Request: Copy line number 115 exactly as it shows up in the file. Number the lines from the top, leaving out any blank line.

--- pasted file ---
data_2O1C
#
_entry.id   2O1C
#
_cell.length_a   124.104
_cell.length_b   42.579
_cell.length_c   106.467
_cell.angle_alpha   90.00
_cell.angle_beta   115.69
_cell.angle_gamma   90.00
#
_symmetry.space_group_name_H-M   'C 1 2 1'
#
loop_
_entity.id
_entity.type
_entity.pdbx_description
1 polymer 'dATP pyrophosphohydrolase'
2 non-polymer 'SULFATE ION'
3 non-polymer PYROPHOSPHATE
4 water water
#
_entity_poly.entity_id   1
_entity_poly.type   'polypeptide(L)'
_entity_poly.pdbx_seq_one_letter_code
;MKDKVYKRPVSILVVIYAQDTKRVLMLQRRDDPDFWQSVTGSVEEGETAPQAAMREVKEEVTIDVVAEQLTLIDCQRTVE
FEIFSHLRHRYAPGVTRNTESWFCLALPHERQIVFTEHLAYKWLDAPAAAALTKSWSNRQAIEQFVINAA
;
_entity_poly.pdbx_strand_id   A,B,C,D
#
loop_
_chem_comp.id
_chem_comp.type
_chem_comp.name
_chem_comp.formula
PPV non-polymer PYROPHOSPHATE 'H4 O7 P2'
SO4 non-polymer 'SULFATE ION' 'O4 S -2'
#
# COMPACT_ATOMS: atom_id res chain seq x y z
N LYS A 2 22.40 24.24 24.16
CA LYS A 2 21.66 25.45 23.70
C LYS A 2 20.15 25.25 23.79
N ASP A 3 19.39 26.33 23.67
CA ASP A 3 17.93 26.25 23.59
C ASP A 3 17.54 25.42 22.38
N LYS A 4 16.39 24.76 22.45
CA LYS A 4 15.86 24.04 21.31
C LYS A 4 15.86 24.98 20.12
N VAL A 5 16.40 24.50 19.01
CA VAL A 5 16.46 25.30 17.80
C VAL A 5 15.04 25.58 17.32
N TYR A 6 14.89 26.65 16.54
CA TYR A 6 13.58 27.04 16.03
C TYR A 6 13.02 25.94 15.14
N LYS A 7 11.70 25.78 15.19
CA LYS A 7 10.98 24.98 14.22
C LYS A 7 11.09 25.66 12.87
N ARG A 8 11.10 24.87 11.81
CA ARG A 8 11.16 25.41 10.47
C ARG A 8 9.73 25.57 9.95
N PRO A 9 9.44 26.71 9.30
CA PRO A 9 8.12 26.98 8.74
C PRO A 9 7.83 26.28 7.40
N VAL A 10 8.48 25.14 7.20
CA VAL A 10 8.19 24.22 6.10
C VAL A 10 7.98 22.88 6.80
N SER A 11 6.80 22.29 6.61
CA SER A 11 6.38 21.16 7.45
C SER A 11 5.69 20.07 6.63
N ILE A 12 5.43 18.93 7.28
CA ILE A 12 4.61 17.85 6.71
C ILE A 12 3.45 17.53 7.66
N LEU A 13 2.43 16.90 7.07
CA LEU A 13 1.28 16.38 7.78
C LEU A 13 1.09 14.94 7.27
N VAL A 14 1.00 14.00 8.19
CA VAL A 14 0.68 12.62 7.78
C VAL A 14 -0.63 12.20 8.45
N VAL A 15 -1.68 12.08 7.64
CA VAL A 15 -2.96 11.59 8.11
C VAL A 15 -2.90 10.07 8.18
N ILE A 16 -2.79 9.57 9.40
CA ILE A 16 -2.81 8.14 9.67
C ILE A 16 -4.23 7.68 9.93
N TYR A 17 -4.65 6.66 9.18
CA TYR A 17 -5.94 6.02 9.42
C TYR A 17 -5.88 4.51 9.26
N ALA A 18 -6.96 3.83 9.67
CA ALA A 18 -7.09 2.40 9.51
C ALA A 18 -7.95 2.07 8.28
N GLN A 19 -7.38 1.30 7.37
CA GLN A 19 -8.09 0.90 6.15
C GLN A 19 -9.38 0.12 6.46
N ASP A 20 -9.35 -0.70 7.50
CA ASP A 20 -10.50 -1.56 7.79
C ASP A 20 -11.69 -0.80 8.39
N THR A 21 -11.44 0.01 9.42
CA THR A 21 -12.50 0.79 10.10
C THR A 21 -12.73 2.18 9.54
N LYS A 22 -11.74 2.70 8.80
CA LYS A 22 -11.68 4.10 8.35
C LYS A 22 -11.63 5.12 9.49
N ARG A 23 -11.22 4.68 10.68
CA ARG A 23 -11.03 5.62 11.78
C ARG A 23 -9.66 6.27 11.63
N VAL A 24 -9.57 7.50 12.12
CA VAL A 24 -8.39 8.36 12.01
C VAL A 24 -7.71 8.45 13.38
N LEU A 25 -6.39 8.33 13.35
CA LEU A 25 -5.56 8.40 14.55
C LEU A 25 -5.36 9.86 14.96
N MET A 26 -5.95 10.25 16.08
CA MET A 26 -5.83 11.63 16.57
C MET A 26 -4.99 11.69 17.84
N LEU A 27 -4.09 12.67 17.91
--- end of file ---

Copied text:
N LEU A 27 -4.09 12.67 17.91